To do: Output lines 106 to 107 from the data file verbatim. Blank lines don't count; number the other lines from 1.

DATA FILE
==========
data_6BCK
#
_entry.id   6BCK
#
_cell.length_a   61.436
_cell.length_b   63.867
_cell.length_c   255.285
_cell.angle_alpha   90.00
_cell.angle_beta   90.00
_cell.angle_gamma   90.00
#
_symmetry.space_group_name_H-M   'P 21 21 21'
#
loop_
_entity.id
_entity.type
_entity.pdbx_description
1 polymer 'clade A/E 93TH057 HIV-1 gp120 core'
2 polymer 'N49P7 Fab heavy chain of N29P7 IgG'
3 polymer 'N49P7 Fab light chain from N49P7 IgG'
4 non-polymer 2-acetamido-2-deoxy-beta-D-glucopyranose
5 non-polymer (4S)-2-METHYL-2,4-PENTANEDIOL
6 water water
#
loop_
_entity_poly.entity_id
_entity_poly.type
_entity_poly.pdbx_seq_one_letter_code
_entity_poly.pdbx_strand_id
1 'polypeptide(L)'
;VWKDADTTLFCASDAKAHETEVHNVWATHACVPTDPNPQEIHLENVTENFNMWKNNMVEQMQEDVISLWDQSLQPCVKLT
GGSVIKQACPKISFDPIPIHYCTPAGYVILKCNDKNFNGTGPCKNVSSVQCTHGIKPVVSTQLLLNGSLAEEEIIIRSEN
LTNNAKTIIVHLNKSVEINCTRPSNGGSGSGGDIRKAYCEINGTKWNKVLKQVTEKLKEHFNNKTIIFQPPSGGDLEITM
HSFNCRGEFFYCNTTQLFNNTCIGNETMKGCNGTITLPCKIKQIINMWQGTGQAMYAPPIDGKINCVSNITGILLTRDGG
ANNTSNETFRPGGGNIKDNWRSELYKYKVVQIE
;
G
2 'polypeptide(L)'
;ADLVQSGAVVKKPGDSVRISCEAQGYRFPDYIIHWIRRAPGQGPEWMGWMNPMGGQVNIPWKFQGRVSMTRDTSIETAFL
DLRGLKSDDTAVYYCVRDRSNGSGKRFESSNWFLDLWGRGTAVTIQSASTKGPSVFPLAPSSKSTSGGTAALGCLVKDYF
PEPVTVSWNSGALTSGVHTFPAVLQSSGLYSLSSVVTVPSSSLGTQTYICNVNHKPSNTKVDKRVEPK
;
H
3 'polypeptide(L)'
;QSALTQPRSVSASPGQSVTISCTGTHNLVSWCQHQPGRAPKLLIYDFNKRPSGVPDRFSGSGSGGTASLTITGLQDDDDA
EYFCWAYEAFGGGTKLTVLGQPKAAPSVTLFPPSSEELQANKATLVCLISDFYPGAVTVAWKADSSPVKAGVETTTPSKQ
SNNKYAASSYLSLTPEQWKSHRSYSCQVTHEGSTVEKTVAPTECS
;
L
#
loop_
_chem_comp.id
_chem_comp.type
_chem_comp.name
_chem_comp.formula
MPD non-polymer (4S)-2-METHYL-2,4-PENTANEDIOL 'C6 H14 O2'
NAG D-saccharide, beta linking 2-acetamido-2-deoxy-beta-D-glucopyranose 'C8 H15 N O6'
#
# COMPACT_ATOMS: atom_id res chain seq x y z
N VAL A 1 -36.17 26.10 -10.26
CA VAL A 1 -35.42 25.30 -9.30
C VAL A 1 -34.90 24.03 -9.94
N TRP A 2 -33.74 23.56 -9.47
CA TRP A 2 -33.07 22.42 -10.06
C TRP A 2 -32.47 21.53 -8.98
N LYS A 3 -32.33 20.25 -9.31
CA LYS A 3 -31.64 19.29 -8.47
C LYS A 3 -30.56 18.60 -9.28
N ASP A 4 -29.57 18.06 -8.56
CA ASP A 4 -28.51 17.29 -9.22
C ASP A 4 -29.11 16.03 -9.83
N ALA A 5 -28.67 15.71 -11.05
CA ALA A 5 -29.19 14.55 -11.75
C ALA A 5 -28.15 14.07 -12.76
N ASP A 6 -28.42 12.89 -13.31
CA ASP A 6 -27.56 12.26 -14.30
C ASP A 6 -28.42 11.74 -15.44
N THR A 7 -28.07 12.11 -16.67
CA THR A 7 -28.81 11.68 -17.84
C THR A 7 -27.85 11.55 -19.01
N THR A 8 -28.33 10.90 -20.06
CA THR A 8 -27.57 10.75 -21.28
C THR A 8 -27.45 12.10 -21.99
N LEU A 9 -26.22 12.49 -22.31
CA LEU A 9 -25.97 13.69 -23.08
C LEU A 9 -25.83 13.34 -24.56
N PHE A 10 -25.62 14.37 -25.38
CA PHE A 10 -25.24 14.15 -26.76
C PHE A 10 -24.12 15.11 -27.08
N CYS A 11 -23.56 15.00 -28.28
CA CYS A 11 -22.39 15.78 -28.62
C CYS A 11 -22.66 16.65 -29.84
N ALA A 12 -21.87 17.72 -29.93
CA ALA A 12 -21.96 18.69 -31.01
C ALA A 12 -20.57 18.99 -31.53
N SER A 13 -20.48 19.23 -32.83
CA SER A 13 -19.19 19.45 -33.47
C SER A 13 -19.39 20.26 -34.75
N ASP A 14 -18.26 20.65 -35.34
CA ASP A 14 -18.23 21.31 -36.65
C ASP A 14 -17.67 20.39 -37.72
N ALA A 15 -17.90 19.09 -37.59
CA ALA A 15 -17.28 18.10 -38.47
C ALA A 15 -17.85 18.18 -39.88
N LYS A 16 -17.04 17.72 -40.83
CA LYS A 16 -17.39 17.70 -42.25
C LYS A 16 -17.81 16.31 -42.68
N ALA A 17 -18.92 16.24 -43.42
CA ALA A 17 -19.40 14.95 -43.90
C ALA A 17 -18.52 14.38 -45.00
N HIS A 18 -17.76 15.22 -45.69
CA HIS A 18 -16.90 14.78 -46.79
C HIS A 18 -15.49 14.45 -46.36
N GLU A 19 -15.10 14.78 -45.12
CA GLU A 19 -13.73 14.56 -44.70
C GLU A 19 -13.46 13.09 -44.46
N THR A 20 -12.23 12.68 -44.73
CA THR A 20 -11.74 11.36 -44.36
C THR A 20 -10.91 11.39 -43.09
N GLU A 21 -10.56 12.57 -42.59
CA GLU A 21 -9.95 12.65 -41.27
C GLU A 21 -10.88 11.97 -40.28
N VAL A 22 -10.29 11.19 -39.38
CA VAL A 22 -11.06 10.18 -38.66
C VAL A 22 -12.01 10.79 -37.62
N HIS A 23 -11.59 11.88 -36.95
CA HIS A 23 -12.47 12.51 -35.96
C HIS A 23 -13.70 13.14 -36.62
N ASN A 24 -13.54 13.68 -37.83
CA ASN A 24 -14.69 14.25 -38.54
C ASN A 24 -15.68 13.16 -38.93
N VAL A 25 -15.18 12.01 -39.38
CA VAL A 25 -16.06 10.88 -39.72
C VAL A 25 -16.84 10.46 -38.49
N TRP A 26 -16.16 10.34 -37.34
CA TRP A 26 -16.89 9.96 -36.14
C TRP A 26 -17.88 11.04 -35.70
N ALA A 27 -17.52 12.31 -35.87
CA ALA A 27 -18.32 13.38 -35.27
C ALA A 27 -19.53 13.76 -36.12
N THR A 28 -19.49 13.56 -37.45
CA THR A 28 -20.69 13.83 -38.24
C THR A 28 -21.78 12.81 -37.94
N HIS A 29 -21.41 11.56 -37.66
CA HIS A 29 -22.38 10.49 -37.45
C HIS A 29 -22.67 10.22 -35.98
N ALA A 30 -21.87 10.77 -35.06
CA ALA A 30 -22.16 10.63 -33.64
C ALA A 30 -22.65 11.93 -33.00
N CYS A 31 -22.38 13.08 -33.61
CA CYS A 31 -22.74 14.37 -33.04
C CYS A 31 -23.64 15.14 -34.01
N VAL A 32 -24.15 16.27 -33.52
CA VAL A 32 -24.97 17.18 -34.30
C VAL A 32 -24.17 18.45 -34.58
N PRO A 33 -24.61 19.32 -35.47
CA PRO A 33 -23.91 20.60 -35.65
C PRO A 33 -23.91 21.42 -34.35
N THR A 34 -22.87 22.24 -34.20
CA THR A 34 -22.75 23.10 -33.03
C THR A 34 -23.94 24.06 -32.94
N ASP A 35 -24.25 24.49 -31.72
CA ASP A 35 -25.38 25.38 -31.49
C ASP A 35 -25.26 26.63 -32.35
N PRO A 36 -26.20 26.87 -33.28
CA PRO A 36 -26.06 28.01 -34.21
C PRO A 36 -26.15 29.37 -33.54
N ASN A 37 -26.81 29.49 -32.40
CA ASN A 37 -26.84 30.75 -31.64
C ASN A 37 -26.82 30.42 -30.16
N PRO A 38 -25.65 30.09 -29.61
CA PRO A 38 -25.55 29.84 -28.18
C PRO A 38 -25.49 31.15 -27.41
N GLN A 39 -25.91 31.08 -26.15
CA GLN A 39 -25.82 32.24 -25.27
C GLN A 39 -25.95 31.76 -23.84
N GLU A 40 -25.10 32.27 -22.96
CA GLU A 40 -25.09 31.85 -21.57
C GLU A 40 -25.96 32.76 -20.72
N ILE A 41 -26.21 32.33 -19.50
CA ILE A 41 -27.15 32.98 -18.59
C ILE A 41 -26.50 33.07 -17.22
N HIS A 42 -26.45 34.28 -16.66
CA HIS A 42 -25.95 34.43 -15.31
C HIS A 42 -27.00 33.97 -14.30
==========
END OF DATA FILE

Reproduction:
CA LYS A 16 -17.39 17.70 -42.25
C LYS A 16 -17.81 16.31 -42.68